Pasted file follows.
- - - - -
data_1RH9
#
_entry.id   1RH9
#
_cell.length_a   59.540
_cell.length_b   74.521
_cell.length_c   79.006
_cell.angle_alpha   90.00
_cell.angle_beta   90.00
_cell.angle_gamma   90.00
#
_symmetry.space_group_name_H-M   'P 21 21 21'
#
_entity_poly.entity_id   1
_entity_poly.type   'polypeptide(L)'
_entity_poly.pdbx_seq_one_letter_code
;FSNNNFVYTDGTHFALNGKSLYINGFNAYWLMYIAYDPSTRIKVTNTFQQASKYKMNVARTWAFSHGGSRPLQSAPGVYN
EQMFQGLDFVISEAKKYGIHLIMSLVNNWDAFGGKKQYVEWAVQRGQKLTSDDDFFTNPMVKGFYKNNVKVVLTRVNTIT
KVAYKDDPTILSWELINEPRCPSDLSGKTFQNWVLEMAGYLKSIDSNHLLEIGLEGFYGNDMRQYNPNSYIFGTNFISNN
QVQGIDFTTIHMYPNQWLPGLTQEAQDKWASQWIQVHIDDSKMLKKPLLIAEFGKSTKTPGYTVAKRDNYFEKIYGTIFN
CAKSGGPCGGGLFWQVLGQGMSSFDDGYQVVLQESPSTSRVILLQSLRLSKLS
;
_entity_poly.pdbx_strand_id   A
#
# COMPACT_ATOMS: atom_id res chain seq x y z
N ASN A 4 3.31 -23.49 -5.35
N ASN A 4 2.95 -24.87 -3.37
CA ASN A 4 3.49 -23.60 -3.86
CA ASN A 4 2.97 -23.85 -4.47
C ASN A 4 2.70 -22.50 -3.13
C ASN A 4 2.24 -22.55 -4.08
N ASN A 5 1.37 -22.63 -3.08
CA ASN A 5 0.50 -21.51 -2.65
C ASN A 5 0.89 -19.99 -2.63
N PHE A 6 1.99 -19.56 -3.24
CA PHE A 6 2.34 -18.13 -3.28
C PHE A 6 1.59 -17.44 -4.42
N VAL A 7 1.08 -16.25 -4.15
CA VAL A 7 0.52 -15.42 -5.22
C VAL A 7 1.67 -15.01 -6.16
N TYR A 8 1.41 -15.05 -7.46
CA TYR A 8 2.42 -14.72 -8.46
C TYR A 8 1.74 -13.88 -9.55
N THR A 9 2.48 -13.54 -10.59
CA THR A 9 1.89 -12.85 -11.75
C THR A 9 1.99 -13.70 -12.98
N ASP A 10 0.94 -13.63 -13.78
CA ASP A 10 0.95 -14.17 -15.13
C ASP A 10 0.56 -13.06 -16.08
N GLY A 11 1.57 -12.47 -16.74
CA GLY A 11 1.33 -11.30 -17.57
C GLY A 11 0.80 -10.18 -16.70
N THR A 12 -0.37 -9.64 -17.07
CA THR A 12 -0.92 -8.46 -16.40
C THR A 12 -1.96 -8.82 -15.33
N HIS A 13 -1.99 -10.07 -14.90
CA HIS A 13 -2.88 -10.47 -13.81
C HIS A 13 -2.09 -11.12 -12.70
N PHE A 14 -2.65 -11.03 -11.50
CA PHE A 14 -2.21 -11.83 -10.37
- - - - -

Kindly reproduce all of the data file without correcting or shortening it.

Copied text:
data_1RH9
#
_entry.id   1RH9
#
_cell.length_a   59.540
_cell.length_b   74.521
_cell.length_c   79.006
_cell.angle_alpha   90.00
_cell.angle_beta   90.00
_cell.angle_gamma   90.00
#
_symmetry.space_group_name_H-M   'P 21 21 21'
#
_entity_poly.entity_id   1
_entity_poly.type   'polypeptide(L)'
_entity_poly.pdbx_seq_one_letter_code
;FSNNNFVYTDGTHFALNGKSLYINGFNAYWLMYIAYDPSTRIKVTNTFQQASKYKMNVARTWAFSHGGSRPLQSAPGVYN
EQMFQGLDFVISEAKKYGIHLIMSLVNNWDAFGGKKQYVEWAVQRGQKLTSDDDFFTNPMVKGFYKNNVKVVLTRVNTIT
KVAYKDDPTILSWELINEPRCPSDLSGKTFQNWVLEMAGYLKSIDSNHLLEIGLEGFYGNDMRQYNPNSYIFGTNFISNN
QVQGIDFTTIHMYPNQWLPGLTQEAQDKWASQWIQVHIDDSKMLKKPLLIAEFGKSTKTPGYTVAKRDNYFEKIYGTIFN
CAKSGGPCGGGLFWQVLGQGMSSFDDGYQVVLQESPSTSRVILLQSLRLSKLS
;
_entity_poly.pdbx_strand_id   A
#
# COMPACT_ATOMS: atom_id res chain seq x y z
N ASN A 4 3.31 -23.49 -5.35
N ASN A 4 2.95 -24.87 -3.37
CA ASN A 4 3.49 -23.60 -3.86
CA ASN A 4 2.97 -23.85 -4.47
C ASN A 4 2.70 -22.50 -3.13
C ASN A 4 2.24 -22.55 -4.08
N ASN A 5 1.37 -22.63 -3.08
CA ASN A 5 0.50 -21.51 -2.65
C ASN A 5 0.89 -19.99 -2.63
N PHE A 6 1.99 -19.56 -3.24
CA PHE A 6 2.34 -18.13 -3.28
C PHE A 6 1.59 -17.44 -4.42
N VAL A 7 1.08 -16.25 -4.15
CA VAL A 7 0.52 -15.42 -5.22
C VAL A 7 1.67 -15.01 -6.16
N TYR A 8 1.41 -15.05 -7.46
CA TYR A 8 2.42 -14.72 -8.46
C TYR A 8 1.74 -13.88 -9.55
N THR A 9 2.48 -13.54 -10.59
CA THR A 9 1.89 -12.85 -11.75
C THR A 9 1.99 -13.70 -12.98
N ASP A 10 0.94 -13.63 -13.78
CA ASP A 10 0.95 -14.17 -15.13
C ASP A 10 0.56 -13.06 -16.08
N GLY A 11 1.57 -12.47 -16.74
CA GLY A 11 1.33 -11.30 -17.57
C GLY A 11 0.80 -10.18 -16.70
N THR A 12 -0.37 -9.64 -17.07
CA THR A 12 -0.92 -8.46 -16.40
C THR A 12 -1.96 -8.82 -15.33
N HIS A 13 -1.99 -10.07 -14.90
CA HIS A 13 -2.88 -10.47 -13.81
C HIS A 13 -2.09 -11.12 -12.70
N PHE A 14 -2.65 -11.03 -11.50
CA PHE A 14 -2.21 -11.83 -10.37